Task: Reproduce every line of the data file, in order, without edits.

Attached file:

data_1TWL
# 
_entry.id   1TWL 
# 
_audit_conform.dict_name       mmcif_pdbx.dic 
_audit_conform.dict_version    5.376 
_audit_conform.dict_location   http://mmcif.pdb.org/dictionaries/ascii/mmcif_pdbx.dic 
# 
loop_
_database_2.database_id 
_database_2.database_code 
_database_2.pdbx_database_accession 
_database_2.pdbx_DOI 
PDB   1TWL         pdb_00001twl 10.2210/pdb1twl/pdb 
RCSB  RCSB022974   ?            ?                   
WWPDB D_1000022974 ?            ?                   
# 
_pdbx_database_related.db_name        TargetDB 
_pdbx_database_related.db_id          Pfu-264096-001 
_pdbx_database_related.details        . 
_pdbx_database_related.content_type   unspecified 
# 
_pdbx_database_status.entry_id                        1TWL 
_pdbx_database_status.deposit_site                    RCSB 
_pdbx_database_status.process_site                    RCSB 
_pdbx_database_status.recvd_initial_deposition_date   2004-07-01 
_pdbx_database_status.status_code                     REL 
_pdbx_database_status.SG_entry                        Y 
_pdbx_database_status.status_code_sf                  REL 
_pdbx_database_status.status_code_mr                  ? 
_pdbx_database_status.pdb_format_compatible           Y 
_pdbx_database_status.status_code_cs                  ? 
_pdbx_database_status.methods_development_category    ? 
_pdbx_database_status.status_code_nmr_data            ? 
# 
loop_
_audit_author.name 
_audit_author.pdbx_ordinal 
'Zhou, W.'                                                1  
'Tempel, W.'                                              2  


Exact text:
data_1TWL
# 
_entry.id   1TWL 
# 
_audit_conform.dict_name       mmcif_pdbx.dic 
_audit_conform.dict_version    5.376 
_audit_conform.dict_location   http://mmcif.pdb.org/dictionaries/ascii/mmcif_pdbx.dic 
# 
loop_
_database_2.database_id 
_database_2.database_code 
_database_2.pdbx_database_accession 
_database_2.pdbx_DOI 
PDB   1TWL         pdb_00001twl 10.2210/pdb1twl/pdb 
RCSB  RCSB022974   ?            ?                   
WWPDB D_1000022974 ?            ?                   
# 
_pdbx_database_related.db_name        TargetDB 
_pdbx_database_related.db_id          Pfu-264096-001 
_pdbx_database_related.details        . 
_pdbx_database_related.content_type   unspecified 
# 
_pdbx_database_status.entry_id                        1TWL 
_pdbx_database_status.deposit_site                    RCSB 
_pdbx_database_status.process_site                    RCSB 
_pdbx_database_status.recvd_initial_deposition_date   2004-07-01 
_pdbx_database_status.status_code                     REL 
_pdbx_database_status.SG_entry                        Y 
_pdbx_database_status.status_code_sf                  REL 
_pdbx_database_status.status_code_mr                  ? 
_pdbx_database_status.pdb_format_compatible           Y 
_pdbx_database_status.status_code_cs                  ? 
_pdbx_database_status.methods_development_category    ? 
_pdbx_database_status.status_code_nmr_data            ? 
# 
loop_
_audit_author.name 
_audit_author.pdbx_ordinal 
'Zhou, W.'                                                1  
'Tempel, W.'                                              2  